BL: I don't have to go along with what the depth chart says or what the coaches think. I've watched different things from the defensive side of the football. We don't always agree. In 1975, they drafted defensive linemen No. 1 and No. 2 (in the first and second rounds) and I disagreed with them there, saying ‘Wait a minute, you've got me.' That was the year they drafted Mark Mullaney and Art Riley and they cut Art Riley. I just look for different things and I've watched enough football and I would feel more comfortable, and having talked to some of the players, some either are afraid to disagree with me or nod their head and say, ‘Yeah, Bob. Yeah, Bob.'
VU: How about Ryan D'Imperio's switch from linebacker to fullback?
BL: He was going through the dummy drill and a lot of times when you're looking at the different drills you can tell things about a player, like with the feet on Everson Griffen. This D'Imperio, his first three or four steps, I swear he doesn't raise up another two inches. It's like he can run straight from his stance and have his finger an inch off the ground. A lot of times, the first move for a fullback is they come up. There is nothing better for a defensive lineman coming in than having a fullback standing up. It's so much easier than having him coming at me low and under control. I would much prefer a guy that is standing up. I can do more things with him. It's such a small thing to pick out, but yet it's a tremendous plus, especially with him switching positions like that. Maybe there are certain things that scouts see that we haven't had enough time yet to see.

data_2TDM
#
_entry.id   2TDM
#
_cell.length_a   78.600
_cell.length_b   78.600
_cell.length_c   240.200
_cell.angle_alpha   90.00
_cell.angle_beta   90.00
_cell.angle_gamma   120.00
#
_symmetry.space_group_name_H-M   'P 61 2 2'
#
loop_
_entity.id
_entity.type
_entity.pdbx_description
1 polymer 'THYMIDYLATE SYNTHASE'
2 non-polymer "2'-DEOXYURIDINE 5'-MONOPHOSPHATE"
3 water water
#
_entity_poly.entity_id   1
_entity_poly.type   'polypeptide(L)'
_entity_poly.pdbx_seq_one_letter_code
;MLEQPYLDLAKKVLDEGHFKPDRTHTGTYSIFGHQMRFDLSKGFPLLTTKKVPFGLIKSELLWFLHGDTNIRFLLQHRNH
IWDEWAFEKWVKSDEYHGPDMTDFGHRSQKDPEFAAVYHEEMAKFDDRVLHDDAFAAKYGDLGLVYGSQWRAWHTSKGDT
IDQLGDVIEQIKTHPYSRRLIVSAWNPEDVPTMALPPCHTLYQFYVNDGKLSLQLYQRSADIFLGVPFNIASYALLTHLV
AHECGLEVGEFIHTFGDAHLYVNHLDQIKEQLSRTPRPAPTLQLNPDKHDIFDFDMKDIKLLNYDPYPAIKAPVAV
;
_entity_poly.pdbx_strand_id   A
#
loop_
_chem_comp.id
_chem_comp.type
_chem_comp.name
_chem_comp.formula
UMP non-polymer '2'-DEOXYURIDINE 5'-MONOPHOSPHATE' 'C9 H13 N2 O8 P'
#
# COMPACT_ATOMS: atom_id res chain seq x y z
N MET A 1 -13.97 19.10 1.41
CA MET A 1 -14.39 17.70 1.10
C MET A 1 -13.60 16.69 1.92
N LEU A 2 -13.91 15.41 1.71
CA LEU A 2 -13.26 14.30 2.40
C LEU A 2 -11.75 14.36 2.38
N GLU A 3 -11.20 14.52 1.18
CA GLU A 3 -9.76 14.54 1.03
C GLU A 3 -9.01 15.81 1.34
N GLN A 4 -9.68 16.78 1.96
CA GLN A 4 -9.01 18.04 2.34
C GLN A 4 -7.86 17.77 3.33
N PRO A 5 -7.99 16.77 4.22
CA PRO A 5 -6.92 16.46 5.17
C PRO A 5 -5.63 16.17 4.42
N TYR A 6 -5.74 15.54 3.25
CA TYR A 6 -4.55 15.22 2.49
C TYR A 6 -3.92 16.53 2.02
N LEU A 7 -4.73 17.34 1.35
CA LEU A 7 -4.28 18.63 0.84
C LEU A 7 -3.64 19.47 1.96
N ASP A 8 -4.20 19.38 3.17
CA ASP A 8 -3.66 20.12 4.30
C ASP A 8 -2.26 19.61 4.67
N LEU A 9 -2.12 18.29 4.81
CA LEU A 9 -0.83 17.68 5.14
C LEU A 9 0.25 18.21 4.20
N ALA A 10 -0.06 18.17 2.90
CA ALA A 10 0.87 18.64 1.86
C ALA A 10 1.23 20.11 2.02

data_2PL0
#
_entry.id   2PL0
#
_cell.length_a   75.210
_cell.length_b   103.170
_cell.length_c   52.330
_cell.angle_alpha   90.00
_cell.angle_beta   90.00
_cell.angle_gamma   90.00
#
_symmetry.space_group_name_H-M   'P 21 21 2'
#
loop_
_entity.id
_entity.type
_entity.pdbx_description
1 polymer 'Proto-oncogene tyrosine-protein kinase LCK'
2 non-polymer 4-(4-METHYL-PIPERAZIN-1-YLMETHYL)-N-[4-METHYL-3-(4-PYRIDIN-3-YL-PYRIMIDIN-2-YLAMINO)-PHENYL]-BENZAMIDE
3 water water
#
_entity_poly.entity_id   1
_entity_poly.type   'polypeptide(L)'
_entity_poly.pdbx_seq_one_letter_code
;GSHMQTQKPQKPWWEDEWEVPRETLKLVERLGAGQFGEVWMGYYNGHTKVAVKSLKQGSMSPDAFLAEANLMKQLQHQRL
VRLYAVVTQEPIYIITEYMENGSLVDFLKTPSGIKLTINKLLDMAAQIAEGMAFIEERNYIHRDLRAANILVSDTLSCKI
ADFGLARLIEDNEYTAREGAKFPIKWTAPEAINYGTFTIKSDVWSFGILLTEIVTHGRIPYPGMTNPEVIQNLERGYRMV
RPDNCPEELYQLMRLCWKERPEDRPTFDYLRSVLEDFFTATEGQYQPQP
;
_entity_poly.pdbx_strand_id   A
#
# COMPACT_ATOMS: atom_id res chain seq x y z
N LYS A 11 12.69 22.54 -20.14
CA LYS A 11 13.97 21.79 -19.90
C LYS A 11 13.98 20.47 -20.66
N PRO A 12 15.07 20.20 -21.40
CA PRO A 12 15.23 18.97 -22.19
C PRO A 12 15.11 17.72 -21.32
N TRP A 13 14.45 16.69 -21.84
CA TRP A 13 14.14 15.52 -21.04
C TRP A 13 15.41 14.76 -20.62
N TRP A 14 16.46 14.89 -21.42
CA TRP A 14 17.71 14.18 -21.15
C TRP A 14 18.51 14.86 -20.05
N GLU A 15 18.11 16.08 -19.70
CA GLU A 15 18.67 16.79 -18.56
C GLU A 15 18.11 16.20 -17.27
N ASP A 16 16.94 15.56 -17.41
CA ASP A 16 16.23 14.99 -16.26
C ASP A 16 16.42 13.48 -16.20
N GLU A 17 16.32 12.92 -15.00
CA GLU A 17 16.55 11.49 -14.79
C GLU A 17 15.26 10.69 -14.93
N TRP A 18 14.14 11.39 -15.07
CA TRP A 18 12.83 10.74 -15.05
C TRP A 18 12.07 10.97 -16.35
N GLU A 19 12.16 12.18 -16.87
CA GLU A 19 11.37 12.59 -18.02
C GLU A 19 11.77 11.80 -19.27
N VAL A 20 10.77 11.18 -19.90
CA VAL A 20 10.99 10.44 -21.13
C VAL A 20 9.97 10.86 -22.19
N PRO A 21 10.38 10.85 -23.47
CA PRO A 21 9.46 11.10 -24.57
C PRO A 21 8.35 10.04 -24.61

VU: Most of the starters were not at the practice that was open to the media last week, but Tyrell Johnson and Madieu Williams were. Is that telling to you about the team's level of confidence in that position?